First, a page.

The lanky Russian did not do enough with a smash and Djokovic flicked a pass to push Medvedev to deuce in the 11th game. The third seed stood tall holding for 6-5.

A two double-fault game—his third and fourth double faults of the second set—left Djokovic stretching out his legs locked at deuce. Medvedev rapped a two-hander down the line to earn a set point at two hours, 13 minutes.

The serve-and-volley saved Djokovic again as he attacked. Medvedev had a look at at a backhand pass, but instead of going down the line he tried to play crosscourt. Djokovic was waiting, blocking a volley that left him smiling. A gritty Djokovic slid a serve down the middle ending a hard-fought hold to force the second-set tiebreaker.

The third seed took a 3-1 lead in the tiebreaker and was serving for 4-1 but put a forehand into net.

At 4-4, Medvedev carved out a clever drop shot igniting a roar from fans as he pushed to within two points of the set.

Djokovic would not let him get closer. Prevailing in a 23-shot rally, Djokovic edged ahead and serve-and-volleyed for 6-5 and a set point.

Fans were chanting “Novak! Novak!” and when Medvedev pasted a backhand into net, Djokovic snatched a two-set lead, improving his 2023 tiebreak record to 26-5.

The entire Djokovic box was bouncing up and down in joy, including Academy Award winner Matthew McConaughey, who was high-fiving Djokovic’s parents in the support box.

Following a punishing one hour, 45-minute set, Djokovic departed the court for a clothing change, while Medvedev stripped off his Lacoste shirt and took treatment for a sore left shoulder.

In his 101st US Open match, the 36-year-old Djokovic looked physically fresher than the 27-year-old Medvedev and pushed the physicality forward. Djokovic drew a weary netted error break for a 3-1 third-set lead.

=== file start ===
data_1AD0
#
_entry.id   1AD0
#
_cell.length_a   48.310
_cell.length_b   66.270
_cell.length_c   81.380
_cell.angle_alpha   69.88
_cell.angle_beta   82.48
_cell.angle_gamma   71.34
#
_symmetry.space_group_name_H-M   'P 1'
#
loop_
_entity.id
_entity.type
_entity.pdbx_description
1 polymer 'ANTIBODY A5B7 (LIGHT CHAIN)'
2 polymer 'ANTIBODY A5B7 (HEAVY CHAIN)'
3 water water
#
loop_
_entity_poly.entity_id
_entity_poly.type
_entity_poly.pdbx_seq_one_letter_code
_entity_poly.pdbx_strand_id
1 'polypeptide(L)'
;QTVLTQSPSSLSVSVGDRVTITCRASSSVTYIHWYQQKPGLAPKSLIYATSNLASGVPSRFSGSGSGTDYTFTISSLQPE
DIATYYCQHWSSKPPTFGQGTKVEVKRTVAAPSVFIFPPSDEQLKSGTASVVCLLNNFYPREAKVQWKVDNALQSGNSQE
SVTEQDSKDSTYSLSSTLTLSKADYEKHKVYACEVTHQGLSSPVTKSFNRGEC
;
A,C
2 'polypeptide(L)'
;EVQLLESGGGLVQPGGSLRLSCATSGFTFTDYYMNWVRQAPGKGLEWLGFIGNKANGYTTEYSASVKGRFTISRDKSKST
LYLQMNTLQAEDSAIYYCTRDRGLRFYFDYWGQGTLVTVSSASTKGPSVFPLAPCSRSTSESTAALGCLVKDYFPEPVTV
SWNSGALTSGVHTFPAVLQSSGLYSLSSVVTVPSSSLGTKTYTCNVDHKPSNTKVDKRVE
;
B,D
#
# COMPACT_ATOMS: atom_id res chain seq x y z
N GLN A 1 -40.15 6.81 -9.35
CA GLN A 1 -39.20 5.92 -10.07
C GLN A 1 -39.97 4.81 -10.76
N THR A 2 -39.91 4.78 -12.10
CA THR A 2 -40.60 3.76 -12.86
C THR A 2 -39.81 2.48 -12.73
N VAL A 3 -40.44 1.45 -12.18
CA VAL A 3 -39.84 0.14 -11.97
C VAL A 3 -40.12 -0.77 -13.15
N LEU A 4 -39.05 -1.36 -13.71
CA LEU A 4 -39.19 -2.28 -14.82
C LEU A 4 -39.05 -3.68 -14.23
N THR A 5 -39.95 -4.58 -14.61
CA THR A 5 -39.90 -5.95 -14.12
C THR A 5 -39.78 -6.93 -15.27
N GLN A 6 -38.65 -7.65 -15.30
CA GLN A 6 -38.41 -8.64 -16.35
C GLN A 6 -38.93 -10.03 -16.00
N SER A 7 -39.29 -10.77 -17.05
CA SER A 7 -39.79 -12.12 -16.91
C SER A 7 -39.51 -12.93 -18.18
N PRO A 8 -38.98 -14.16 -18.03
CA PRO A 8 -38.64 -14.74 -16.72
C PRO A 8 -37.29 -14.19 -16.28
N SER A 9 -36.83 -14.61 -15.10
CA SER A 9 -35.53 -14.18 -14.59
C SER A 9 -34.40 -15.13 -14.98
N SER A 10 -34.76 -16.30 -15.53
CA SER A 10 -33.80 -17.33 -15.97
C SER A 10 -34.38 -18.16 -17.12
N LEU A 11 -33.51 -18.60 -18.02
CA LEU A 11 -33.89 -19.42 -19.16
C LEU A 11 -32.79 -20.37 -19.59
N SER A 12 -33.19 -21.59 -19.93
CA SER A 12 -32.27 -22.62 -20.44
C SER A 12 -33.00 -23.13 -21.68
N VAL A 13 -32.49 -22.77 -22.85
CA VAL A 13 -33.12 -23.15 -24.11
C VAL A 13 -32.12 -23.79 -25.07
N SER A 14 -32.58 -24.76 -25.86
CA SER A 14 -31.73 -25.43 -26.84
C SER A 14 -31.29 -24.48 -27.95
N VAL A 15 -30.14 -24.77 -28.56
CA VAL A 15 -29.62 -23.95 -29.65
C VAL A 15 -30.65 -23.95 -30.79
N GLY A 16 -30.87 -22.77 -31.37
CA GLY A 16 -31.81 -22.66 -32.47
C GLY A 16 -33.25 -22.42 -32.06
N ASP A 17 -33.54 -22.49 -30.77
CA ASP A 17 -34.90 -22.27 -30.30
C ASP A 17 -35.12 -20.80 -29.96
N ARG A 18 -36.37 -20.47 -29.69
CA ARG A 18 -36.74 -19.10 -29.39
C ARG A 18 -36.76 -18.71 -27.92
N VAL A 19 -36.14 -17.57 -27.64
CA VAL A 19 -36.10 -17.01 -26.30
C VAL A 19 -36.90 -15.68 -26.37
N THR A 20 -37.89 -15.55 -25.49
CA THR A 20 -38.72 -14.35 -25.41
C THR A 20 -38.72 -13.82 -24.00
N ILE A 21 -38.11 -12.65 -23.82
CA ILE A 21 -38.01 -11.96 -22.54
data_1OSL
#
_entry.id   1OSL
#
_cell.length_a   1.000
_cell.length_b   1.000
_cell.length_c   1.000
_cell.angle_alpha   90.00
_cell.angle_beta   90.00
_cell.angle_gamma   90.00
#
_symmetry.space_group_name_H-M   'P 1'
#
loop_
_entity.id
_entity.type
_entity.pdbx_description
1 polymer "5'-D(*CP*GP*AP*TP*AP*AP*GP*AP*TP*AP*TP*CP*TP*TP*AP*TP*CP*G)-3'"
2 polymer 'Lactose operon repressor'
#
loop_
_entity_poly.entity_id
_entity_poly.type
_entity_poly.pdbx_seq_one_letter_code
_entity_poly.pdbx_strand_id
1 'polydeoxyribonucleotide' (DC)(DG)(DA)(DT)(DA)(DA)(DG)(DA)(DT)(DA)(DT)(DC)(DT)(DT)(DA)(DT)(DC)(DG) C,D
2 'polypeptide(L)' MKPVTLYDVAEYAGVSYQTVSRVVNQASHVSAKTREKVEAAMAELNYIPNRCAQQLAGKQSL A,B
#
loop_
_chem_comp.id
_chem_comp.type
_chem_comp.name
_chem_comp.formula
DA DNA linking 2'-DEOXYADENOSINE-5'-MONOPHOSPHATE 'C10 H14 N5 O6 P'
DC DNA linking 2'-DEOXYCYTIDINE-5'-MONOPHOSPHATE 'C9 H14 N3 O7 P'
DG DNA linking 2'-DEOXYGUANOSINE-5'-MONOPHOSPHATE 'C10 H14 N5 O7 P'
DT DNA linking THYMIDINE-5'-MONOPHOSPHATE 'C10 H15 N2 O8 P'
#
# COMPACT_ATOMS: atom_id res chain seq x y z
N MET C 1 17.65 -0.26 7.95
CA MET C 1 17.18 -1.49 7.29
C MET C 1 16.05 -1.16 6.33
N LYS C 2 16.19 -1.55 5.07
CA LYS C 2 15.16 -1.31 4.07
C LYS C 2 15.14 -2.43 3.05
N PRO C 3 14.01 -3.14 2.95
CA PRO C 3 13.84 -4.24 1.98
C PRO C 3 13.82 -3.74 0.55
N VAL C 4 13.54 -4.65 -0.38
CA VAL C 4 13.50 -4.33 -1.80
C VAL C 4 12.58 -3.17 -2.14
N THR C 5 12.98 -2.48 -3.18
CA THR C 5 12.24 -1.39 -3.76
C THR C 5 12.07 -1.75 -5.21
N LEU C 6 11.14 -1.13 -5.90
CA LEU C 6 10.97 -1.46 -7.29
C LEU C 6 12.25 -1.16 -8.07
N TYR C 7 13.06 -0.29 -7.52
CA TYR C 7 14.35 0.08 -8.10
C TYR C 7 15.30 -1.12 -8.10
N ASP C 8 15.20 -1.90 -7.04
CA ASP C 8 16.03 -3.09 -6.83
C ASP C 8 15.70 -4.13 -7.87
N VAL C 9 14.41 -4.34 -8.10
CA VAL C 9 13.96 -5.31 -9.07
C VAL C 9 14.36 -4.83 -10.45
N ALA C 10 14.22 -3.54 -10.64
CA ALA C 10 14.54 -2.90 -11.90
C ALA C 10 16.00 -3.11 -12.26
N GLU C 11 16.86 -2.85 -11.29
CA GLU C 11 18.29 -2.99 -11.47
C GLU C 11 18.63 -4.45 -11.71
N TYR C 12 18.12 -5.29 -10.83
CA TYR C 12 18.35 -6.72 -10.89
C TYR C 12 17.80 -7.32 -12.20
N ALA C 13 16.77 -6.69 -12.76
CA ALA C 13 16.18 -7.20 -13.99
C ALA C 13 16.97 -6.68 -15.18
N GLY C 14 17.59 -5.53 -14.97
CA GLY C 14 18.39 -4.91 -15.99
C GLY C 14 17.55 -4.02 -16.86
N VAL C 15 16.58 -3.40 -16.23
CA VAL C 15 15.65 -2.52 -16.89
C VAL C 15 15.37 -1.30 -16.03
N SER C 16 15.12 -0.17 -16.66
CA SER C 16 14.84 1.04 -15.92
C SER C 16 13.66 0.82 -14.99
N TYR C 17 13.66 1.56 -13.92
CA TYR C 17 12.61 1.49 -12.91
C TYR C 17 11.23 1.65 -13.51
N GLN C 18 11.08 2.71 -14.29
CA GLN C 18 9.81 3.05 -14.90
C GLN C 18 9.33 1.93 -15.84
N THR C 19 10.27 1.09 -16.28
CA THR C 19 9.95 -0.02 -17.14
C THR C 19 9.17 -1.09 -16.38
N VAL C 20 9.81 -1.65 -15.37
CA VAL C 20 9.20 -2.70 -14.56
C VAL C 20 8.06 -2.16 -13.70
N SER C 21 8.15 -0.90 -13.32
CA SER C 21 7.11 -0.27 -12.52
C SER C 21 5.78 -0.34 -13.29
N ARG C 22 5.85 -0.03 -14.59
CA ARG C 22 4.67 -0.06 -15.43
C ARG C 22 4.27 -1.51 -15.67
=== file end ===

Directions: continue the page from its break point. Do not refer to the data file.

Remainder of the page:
The finish line seemed a formality, but Medvedev wasn’t done. Exploiting a sloppy game from the Serbian, Medvedev broke back in the fifth game as Djokovic screamed at his box in frustration.

Resetting, Djokovic broke right back for 4-2.

When Medvedev missed a backhand down the line, Djokovic had championship point.

Embed from Getty Images

One final Medvedev drive expired in next and Djokovic reclaimed this US Open and reasserted himself as the premiere champion in the game.

An emotional Djokovic embraced his young daughter, Tara, who hugged her famous father in a poignant exchange before embracing in a group hug with his entire box.

Afterward, Djokovic shared that seeing the sweet smile of four-year-old Tara during that second-set stress test infused him with positive energy to finish the job. 

"She was facing me when I was sitting on the bench. And she smiled at me. Every single time I needed, I guess that kind of innocent child energy, I got it from her," Djokovic said of his daughter. "You know, when I was going through the very stressful moments, particularly in the second set when I needed a little bit of a push, of a strength, of, yeah, just lightness, I guess, she gave me a smile, a fist pump.

"She was into it. You know, it's so funny to see that and so interesting to see that she's six years old, my son is nine, and they were both there. They're both aware of what's happening. When I became a father that was one of my wishes, that I would live the day to experience winning a slam in front of them and they realize what's going on, that they are old enough to understand what's going on."

Embracing the pressure of his New York City return, Djokovic lit up Arthur Ashe Stadium again with this memorable major march. Twenty minutes after hoisting the US Open trophy for the fourth time, Djokovic was still hugging the silverware like a long-lost friend as he carried it from the court through the hallways of Ashe Stadium as he walked in for his post-match presser.

"I don't put any number right now in my mind on how many slams I want to win until the end of my career. I don't really have any number," Djokovic said. "I'll continue to prioritize them as my most important tournaments and where I want to play the best tennis. So that will not change. That will stay the same in the next season or I don't know how many more seasons I have in my legs. So let's see."